Adopting Your Next Cat: Things to Consider (Part 2 of 3)

This article is the second in a series of three! See the first post here. The third article is located here.

Left to right: Harper, Blackie, Brienne. Adopted (separately) 2017.

Does it make sense for you to adopt a kitten, or an adult cat? Kittens are adorable… and active. Are all the members of your household ready for a bundle of chaos to join the family? Your current pets may not be so happy about being pounced on at all hours of the day and night. Humans in the household may not be delighted by tiny kitten claws making tiny kitten scratches on every surface (including their skin) in sight. On the other hand, if you’re eager for a playful new baby to raise, a kitten may be the right choice!

When adopting a kitten, we encourage you to consider adopting two. There are several reasons for this. If you don’t have other cats at home, a single kitten will be constantly seeking play and stimulus. The stereotypical curtain-climbing, overactive 9 month old kitten tends to result from being the only feline in the home. With a pair, they will keep each other entertained when you are at work and when you’d rather be sleeping than playing catch-the-toes-under-the-blanket. If you do have a cat in your home already, a single kitten can be overwhelming for them to deal with. A pair of kittens can play with each other when your more mature cat has had enough. This goes a long way toward having a harmonious household, because your adult cat does not have to assert themselves as fiercely to get a break from the chaos. As we like to say, “having two kittens isn’t twice the work of having one, it’s half the work!”

At the SPCA of Hancock County, we have three community rooms. Most of our cats are housed in these rooms. This means we have a pretty good idea how each adoptable cat interacts with other cats. We also have an Official Test Dog for checking whether cats are likely to do all right with dogs. (Our Official Test Dog is a beagle named Emma, who belongs to our Shelter Manager.) Our experience with introducing cats into a home with dogs is that most cats can learn to live with a cat-friendly dog – if the first introductions are handled slowly enough for the cat to feel secure. There are some exceptions, however. If you’d like to have the best chance of selecting a cat who will be comfortable with your dog, please let us know when you come in to meet the cats. We’ll be happy to help! (If you’d like more information about how to introduce your new cat to your current dog, keep an eye out for our next post in this series, “Adopting Your Next Cat: Welcome Home,” appearing Thursday, May 24, 2018.)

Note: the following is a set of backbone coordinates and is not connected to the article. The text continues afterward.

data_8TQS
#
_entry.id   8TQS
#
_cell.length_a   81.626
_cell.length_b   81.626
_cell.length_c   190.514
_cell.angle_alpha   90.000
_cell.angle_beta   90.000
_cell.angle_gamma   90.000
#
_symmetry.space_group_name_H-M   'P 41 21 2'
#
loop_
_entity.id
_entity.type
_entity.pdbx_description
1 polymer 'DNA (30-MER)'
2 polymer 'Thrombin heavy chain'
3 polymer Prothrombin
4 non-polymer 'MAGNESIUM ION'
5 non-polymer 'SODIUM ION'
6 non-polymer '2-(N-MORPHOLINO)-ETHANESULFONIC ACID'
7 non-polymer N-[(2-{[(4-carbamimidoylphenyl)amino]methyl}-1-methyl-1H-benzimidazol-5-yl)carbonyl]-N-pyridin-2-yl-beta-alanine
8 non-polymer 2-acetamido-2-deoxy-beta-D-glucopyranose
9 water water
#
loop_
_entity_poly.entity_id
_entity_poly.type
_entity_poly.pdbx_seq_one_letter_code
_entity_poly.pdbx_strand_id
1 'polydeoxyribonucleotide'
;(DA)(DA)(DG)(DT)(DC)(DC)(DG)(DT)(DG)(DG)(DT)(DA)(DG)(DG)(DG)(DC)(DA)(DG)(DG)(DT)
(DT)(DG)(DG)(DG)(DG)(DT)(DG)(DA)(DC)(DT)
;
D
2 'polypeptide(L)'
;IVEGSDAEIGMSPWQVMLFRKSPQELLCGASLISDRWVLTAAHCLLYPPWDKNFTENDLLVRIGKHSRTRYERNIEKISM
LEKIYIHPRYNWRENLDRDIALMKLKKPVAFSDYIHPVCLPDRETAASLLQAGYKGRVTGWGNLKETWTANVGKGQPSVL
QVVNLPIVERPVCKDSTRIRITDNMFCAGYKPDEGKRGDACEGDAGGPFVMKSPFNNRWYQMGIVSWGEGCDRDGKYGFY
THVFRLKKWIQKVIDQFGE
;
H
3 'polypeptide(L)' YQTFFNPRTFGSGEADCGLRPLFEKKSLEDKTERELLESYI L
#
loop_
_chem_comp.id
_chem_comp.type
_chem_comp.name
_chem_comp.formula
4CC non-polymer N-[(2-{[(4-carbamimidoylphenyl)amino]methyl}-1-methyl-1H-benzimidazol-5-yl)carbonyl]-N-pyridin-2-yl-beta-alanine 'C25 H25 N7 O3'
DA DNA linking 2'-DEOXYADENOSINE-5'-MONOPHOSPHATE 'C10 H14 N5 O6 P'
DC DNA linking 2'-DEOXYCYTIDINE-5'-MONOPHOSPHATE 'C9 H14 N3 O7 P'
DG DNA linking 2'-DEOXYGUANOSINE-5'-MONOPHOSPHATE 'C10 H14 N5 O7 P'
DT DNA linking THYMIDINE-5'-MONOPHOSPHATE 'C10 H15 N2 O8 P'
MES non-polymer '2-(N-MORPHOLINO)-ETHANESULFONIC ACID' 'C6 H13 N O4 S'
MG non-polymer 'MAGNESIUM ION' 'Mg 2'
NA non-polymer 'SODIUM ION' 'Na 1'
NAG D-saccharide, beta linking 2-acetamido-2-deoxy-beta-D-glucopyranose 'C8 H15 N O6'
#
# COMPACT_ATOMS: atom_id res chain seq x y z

Should you look for a male or female cat? Should you care? Generally speaking, since companion cats are spayed or neutered, it is unlikely to matter whether you choose a male or female. It comes down to individual personality. We encourage you to look at each cat as an individual, rather than eliminating half of your options right out of the gate.

In a similar vein, some people associate particular cat colors with personality traits – perhaps because of past experiences they’ve had with cats of that color, or perhaps because they’ve heard stories of cats who happened to be that color. Much as black cats are not, in fact, “bad portents,” calico cats aren’t all sassy, and orange cats aren’t all mellow. If you really wish to have a cat of a particular color, that’s just fine! Please be aware, though, that if you’re primarily looking at cats based on color, you may encounter some personality traits you weren’t expecting. You might even find that you came in to adopt a mellow orange cat, and left with the most relaxed calico you’ve ever met!

When you come in to the shelter to meet our cats, you will be able to go in the community rooms and visit with the cats for as long as you’d like. We often have cats in cages in the lobby, and you can visit with these cats by asking a staff member to assist you. We’ll bring the cat to a room so that you can meet them in a more comfortable setting than their cage. Don’t be shy about asking to visit! If you’re interested in adopting, we would love for you to spend the time you need interacting with the cats before choosing.

Sometimes we will have a room full of cats that you can look into, but not enter – this typically happens when we have kittens who are too young to handle. In these cases, we want to reduce the impact of germs on these babies, who have not had their vaccines, while letting you see them. Please follow the posted signs in these cases – we may have sanitizing protocols before entering the room, or may have posted the room as “Staff Only.”

Our receptionist knows all the cats and can tell you about each of them. She may ask you questions to help her know which cats to show you. If you have any questions, you can ask her or another staff member. We love talking about the cats, and we want to help you find the right fit.